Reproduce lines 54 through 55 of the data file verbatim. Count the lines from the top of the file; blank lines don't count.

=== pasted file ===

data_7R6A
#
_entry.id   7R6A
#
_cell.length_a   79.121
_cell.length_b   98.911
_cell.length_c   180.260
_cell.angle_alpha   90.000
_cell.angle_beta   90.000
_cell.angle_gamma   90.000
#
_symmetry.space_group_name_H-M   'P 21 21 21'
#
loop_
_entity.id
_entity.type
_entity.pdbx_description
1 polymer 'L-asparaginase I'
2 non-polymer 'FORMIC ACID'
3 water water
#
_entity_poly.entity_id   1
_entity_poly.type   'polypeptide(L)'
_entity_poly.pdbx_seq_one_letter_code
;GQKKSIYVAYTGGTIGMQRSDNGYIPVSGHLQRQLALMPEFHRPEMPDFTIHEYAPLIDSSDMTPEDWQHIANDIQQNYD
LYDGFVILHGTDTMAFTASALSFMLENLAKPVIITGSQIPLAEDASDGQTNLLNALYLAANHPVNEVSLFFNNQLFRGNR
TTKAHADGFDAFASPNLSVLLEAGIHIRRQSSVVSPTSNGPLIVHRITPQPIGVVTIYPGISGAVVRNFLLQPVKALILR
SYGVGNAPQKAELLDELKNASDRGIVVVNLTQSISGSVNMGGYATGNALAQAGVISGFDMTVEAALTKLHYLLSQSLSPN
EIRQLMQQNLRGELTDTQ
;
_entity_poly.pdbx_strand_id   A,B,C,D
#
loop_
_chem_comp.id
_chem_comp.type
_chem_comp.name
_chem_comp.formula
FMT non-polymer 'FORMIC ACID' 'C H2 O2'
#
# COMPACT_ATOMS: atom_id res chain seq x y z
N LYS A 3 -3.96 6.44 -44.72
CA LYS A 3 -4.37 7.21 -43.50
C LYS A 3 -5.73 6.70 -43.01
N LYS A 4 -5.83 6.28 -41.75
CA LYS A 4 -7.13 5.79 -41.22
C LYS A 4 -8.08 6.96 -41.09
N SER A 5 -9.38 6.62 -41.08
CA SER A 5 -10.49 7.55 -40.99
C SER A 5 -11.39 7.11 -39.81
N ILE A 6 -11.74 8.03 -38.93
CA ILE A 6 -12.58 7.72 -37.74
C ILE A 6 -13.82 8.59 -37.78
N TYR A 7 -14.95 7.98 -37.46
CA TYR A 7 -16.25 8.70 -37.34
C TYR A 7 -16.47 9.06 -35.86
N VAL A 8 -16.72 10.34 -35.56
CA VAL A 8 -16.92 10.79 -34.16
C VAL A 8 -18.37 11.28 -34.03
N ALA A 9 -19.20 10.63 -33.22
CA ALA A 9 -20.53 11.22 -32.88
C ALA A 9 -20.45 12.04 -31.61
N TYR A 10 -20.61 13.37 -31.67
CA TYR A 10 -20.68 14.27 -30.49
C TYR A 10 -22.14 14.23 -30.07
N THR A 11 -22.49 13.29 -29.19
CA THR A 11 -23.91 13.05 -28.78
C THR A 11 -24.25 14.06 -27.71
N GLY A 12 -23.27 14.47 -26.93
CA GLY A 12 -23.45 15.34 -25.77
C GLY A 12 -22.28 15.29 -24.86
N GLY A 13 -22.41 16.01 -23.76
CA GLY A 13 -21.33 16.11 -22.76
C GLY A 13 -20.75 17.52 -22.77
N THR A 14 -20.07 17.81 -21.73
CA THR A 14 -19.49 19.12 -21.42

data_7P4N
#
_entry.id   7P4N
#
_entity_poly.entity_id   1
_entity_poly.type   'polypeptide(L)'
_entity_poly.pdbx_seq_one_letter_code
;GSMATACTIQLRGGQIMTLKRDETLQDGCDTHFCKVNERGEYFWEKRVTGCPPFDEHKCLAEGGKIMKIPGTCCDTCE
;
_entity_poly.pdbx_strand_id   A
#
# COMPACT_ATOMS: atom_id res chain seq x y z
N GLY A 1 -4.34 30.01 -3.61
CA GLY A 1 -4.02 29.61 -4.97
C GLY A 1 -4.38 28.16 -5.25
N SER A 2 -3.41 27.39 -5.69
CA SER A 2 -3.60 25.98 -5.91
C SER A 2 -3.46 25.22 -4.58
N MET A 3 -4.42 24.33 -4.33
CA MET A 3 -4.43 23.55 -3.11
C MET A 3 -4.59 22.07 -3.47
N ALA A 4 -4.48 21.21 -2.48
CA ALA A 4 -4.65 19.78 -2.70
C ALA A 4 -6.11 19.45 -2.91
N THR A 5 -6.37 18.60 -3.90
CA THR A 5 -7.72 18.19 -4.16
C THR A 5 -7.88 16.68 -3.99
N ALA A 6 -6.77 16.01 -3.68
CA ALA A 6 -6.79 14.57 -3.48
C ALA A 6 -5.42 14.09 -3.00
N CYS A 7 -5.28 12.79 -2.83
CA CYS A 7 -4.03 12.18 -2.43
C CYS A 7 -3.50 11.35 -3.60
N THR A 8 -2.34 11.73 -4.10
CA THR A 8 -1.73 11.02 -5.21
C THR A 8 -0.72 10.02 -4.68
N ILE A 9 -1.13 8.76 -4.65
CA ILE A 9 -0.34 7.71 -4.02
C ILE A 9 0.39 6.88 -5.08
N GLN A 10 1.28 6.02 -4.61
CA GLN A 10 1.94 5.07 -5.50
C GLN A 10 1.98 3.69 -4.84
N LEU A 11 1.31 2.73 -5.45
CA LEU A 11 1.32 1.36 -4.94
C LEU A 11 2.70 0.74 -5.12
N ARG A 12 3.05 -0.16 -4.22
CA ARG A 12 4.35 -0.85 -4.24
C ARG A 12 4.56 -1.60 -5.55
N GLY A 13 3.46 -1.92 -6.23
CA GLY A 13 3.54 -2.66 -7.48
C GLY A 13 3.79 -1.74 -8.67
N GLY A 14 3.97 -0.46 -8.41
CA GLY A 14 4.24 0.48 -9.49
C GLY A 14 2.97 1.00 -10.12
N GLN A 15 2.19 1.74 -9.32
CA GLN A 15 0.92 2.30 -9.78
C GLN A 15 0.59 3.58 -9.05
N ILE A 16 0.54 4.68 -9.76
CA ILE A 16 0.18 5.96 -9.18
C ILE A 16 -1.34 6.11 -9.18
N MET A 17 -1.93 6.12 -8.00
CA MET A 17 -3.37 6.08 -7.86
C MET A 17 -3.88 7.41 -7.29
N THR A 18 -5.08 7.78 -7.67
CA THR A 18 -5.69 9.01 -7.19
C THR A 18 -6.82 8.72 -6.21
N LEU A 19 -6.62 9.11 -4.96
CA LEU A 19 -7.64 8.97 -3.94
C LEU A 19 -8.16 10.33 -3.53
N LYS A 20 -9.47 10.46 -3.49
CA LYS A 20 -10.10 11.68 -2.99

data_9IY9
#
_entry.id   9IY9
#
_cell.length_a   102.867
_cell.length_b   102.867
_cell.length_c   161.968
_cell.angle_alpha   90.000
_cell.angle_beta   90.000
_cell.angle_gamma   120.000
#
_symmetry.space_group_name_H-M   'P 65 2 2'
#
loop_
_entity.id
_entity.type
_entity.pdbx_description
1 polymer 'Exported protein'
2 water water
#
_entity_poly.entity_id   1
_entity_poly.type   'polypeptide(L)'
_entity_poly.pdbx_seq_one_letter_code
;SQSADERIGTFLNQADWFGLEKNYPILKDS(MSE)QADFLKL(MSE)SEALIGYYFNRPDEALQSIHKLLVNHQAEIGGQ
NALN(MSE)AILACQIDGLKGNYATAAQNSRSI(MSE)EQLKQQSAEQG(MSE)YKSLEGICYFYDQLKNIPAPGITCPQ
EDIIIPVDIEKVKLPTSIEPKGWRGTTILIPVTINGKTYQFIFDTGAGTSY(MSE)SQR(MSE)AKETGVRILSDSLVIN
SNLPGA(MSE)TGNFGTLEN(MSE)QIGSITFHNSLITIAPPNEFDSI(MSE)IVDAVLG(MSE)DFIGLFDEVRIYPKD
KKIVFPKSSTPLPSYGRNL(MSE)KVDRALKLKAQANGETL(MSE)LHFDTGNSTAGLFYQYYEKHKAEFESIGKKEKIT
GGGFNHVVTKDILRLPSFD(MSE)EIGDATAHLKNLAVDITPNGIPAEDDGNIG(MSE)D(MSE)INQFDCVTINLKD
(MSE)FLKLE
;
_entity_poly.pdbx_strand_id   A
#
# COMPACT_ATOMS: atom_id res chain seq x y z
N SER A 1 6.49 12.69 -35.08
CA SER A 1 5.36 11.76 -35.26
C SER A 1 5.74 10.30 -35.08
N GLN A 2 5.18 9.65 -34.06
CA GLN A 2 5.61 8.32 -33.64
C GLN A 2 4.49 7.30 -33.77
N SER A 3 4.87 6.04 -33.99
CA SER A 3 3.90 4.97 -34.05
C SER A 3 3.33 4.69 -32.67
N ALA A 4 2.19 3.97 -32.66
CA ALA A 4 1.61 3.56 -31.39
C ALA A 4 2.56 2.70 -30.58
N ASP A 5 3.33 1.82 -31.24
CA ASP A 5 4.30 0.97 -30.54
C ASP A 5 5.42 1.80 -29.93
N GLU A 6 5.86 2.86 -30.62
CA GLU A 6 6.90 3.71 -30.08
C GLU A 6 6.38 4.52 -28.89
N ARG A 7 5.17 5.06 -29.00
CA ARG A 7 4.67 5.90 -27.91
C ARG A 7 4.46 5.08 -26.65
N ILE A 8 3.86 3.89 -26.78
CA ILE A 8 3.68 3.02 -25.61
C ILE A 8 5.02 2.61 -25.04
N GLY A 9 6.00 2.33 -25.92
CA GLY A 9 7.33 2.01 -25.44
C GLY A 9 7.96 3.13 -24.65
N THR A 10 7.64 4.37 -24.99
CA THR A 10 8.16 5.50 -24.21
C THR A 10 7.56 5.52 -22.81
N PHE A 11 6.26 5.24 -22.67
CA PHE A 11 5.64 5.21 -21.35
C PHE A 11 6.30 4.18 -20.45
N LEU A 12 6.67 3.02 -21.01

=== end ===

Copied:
CA TYR A 7 -16.25 8.70 -37.34
C TYR A 7 -16.47 9.06 -35.86